MathML in Chromium

Why is native support important?

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Simple HTML table

For years, authors of web pages have used several methods to write formulae (text for simple equations, ASCII art, PNG images…). Recently, other approaches have been popular e.g. using a Javascript layout engine to format equations. If you are not familiar with mathematical writing or web technologies, it may not be immediately obvious why native math support is needed. Mathematical formulae basically combine two key features: text and graphical rendering (use of mathematical glyphs, font properties, complex text layout, typographic rules, stretchy operators, fraction bars, root overline, table lines etc) and usual box layout (with special spacing, positioning, linebreaking, bidirectionality, hierarchical structure of information, etc). MathML provides these features in a web context. Let’s imagine a basic HTML table to illustrate some properties that are so natural that one may not realize them:

  • Layout is performed efficiently. One of the reason is that the web engine runs binary code (optimized by the compiler) allowing fast execution. Not only the table is laid out immediately without “flashing” but also you can put several hundreds of such tables in your page without seeing tables pending to be displayed or without having to wait several seconds before the rendering completes. Any change that requires a reflow will be similarly quick! Additionally, optimization is important for some devices with battery usage or low computing resource.
  • Reflow is performed automatically. Many things may cause part of the web page to be reflowed, including the table content. For example if you resize your browser window, if you zoom in, if you change your CSS or font preferences, if the page content is modified by some Javascript program… As a page author, you do not need to worry about that: Your browser engine will take care of reflowing the table and its surrounding content, minimizing the number of reflow needed.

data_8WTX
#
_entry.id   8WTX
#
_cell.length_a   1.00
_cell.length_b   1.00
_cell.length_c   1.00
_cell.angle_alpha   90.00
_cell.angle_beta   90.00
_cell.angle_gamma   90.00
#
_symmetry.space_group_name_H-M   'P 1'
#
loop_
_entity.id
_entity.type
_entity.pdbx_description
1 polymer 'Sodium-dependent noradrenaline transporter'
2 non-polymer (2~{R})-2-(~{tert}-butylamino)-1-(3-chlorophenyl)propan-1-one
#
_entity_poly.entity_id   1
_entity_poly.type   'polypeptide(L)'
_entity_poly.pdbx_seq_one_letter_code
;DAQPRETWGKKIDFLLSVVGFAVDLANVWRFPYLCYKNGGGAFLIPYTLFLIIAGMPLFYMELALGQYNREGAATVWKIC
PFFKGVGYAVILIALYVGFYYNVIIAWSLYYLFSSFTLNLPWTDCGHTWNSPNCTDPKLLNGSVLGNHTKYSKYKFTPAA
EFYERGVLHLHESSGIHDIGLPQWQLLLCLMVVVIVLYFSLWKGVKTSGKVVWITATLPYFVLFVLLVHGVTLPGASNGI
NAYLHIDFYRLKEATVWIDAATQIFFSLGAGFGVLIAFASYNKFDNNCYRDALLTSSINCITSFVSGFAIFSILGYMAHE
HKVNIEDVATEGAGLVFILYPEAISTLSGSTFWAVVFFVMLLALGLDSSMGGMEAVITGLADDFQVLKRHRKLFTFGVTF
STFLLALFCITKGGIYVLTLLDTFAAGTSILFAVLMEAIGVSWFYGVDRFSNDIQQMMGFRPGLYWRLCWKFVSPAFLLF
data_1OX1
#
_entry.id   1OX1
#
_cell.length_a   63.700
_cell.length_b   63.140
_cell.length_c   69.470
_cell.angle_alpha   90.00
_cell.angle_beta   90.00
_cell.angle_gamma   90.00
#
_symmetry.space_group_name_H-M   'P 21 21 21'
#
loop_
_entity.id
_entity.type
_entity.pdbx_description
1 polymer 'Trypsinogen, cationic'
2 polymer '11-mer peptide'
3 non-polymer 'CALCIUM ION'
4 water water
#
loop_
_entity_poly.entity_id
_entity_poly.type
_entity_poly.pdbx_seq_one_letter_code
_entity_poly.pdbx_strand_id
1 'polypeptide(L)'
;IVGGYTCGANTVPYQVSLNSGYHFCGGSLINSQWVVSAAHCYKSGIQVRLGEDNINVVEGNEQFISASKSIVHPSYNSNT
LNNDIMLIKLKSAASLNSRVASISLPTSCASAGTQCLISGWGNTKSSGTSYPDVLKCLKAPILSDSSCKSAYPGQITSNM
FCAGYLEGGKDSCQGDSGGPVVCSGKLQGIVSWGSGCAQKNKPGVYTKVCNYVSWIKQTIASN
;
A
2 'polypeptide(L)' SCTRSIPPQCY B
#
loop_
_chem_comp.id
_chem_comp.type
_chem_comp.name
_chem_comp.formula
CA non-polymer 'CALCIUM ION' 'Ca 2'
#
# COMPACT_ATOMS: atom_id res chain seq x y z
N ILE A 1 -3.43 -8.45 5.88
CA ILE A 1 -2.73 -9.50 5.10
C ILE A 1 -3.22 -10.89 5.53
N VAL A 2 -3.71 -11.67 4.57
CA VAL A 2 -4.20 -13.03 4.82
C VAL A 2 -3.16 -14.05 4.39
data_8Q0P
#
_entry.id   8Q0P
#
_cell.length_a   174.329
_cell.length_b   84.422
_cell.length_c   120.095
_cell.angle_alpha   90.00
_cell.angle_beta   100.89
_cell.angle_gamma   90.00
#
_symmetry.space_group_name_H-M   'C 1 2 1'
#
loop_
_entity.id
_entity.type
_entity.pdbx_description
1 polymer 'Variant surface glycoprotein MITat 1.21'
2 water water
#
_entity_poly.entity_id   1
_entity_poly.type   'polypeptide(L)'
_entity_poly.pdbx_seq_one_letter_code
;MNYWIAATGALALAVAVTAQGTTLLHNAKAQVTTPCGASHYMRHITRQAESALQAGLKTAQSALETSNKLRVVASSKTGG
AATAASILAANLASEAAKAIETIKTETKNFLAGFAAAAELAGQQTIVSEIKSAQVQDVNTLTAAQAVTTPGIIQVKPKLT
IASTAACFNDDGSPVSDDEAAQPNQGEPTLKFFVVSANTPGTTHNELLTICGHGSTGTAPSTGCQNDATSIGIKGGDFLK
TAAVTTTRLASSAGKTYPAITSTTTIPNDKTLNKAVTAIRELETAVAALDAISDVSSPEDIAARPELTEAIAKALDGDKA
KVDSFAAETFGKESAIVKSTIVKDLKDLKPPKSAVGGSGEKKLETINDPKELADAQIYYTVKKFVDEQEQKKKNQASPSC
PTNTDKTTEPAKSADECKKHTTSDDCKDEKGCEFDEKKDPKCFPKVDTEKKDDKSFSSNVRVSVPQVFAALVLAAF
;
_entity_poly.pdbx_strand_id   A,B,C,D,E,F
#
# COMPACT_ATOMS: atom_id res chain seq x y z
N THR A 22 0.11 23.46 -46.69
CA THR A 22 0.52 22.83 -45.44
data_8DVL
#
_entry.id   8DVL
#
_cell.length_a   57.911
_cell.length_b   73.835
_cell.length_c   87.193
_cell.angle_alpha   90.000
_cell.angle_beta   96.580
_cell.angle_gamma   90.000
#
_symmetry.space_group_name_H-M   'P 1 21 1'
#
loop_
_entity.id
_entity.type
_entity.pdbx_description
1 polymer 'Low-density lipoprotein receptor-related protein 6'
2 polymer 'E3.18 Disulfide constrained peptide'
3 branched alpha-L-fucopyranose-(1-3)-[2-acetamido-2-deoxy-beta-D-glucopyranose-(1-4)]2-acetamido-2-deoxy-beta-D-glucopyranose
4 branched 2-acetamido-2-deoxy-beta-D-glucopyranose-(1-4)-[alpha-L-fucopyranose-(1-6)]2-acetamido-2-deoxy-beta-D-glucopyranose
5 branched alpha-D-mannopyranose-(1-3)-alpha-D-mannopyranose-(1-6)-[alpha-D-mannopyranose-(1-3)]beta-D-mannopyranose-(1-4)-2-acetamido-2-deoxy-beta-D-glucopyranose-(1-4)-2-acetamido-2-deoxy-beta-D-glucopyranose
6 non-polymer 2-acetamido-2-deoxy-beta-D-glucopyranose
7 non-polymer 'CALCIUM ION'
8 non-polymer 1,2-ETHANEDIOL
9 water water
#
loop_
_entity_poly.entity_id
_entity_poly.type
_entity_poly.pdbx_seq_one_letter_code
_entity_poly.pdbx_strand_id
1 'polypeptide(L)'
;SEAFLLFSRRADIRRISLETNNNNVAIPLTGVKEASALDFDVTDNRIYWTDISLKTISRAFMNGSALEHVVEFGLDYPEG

• It has good visual quality. The text in the table is drawn using an outline font that scales well whatever the font-size or zoom level. Advanced techniques such as font hinting, antialiasing or subpixel rendering are also used for rendering the text. Web engines also have features for box layout e.g. internally handling coordinates and sizes as integers rather than floats to avoid rounding errors with fractional pixels.
  • No external resources are required except for purely stylistic information. The text of the table may just be rendered with your system fonts and the whole layout is performed by your browser web engine. You do not need to rely on a third-party program or web service which are likely to cause many problems. For example: Are the terms of use of the program/service acceptable? Is it robust enough to be fast everywhere, not go down or crash? Will it be blocked by some proxy? Will it work if Javascript or CSS is disabled by the user? What about privacy and security of the service? How to work offline (e.g. ebook or web app) without embedding a copy of that third-party tool? Are there potential licensing, permission or disk space restrictions preventing such embedding? How are bug fixes and upgrades handled? Will layout be correctly performed if the page containing that table is mirrored in another place (e.g. web feed)? Or if the content is downloaded or copied & pasted? etc